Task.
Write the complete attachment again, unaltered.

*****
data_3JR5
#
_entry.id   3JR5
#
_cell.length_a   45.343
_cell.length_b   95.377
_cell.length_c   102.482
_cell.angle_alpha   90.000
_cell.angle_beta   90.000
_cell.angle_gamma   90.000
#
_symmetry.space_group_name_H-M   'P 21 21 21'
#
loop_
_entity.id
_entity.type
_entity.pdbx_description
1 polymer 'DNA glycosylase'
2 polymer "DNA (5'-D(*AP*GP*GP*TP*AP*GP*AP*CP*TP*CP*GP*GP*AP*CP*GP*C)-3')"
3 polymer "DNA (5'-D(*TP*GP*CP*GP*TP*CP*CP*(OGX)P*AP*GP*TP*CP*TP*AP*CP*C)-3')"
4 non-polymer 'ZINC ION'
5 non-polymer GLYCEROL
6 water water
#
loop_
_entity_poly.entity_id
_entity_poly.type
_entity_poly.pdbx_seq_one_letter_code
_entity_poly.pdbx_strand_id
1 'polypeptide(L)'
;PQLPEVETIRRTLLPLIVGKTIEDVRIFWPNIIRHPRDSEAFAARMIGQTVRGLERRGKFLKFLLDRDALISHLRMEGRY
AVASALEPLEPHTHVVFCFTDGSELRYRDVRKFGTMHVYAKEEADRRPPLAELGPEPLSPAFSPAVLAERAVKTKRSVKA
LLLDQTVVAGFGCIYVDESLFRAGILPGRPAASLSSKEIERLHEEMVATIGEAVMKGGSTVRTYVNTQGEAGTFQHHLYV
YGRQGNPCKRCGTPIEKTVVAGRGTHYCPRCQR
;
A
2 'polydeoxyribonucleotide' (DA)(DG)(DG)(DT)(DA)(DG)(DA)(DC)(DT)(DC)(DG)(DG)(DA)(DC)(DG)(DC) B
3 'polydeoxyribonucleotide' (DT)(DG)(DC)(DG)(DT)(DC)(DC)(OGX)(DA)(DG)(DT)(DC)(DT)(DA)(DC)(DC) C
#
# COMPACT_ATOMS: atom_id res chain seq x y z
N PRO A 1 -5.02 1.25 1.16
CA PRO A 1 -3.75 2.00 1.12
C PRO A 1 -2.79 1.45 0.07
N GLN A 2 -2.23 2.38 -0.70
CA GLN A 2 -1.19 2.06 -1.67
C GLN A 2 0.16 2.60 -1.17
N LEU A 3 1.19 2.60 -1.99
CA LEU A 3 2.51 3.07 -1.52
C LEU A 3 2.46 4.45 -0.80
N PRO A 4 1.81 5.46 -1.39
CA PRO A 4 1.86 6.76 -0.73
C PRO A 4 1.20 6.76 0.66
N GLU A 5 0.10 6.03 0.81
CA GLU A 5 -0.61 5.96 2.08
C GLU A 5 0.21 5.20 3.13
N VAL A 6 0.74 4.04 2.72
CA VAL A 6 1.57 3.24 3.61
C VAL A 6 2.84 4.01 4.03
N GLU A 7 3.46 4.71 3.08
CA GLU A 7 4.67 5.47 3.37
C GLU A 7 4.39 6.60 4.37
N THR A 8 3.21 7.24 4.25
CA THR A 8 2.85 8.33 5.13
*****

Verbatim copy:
data_3JR5
#
_entry.id   3JR5
#
_cell.length_a   45.343
_cell.length_b   95.377
_cell.length_c   102.482
_cell.angle_alpha   90.000
_cell.angle_beta   90.000
_cell.angle_gamma   90.000
#
_symmetry.space_group_name_H-M   'P 21 21 21'
#
loop_
_entity.id
_entity.type
_entity.pdbx_description
1 polymer 'DNA glycosylase'
2 polymer "DNA (5'-D(*AP*GP*GP*TP*AP*GP*AP*CP*TP*CP*GP*GP*AP*CP*GP*C)-3')"
3 polymer "DNA (5'-D(*TP*GP*CP*GP*TP*CP*CP*(OGX)P*AP*GP*TP*CP*TP*AP*CP*C)-3')"
4 non-polymer 'ZINC ION'
5 non-polymer GLYCEROL
6 water water
#
loop_
_entity_poly.entity_id
_entity_poly.type
_entity_poly.pdbx_seq_one_letter_code
_entity_poly.pdbx_strand_id
1 'polypeptide(L)'
;PQLPEVETIRRTLLPLIVGKTIEDVRIFWPNIIRHPRDSEAFAARMIGQTVRGLERRGKFLKFLLDRDALISHLRMEGRY
AVASALEPLEPHTHVVFCFTDGSELRYRDVRKFGTMHVYAKEEADRRPPLAELGPEPLSPAFSPAVLAERAVKTKRSVKA
LLLDQTVVAGFGCIYVDESLFRAGILPGRPAASLSSKEIERLHEEMVATIGEAVMKGGSTVRTYVNTQGEAGTFQHHLYV
YGRQGNPCKRCGTPIEKTVVAGRGTHYCPRCQR
;
A
2 'polydeoxyribonucleotide' (DA)(DG)(DG)(DT)(DA)(DG)(DA)(DC)(DT)(DC)(DG)(DG)(DA)(DC)(DG)(DC) B
3 'polydeoxyribonucleotide' (DT)(DG)(DC)(DG)(DT)(DC)(DC)(OGX)(DA)(DG)(DT)(DC)(DT)(DA)(DC)(DC) C
#
# COMPACT_ATOMS: atom_id res chain seq x y z
N PRO A 1 -5.02 1.25 1.16
CA PRO A 1 -3.75 2.00 1.12
C PRO A 1 -2.79 1.45 0.07
N GLN A 2 -2.23 2.38 -0.70
CA GLN A 2 -1.19 2.06 -1.67
C GLN A 2 0.16 2.60 -1.17
N LEU A 3 1.19 2.60 -1.99
CA LEU A 3 2.51 3.07 -1.52
C LEU A 3 2.46 4.45 -0.80
N PRO A 4 1.81 5.46 -1.39
CA PRO A 4 1.86 6.76 -0.73
C PRO A 4 1.20 6.76 0.66
N GLU A 5 0.10 6.03 0.81
CA GLU A 5 -0.61 5.96 2.08
C GLU A 5 0.21 5.20 3.13
N VAL A 6 0.74 4.04 2.72
CA VAL A 6 1.57 3.24 3.61
C VAL A 6 2.84 4.01 4.03
N GLU A 7 3.46 4.71 3.08
CA GLU A 7 4.67 5.47 3.37
C GLU A 7 4.39 6.60 4.37
N THR A 8 3.21 7.24 4.25
CA THR A 8 2.85 8.33 5.13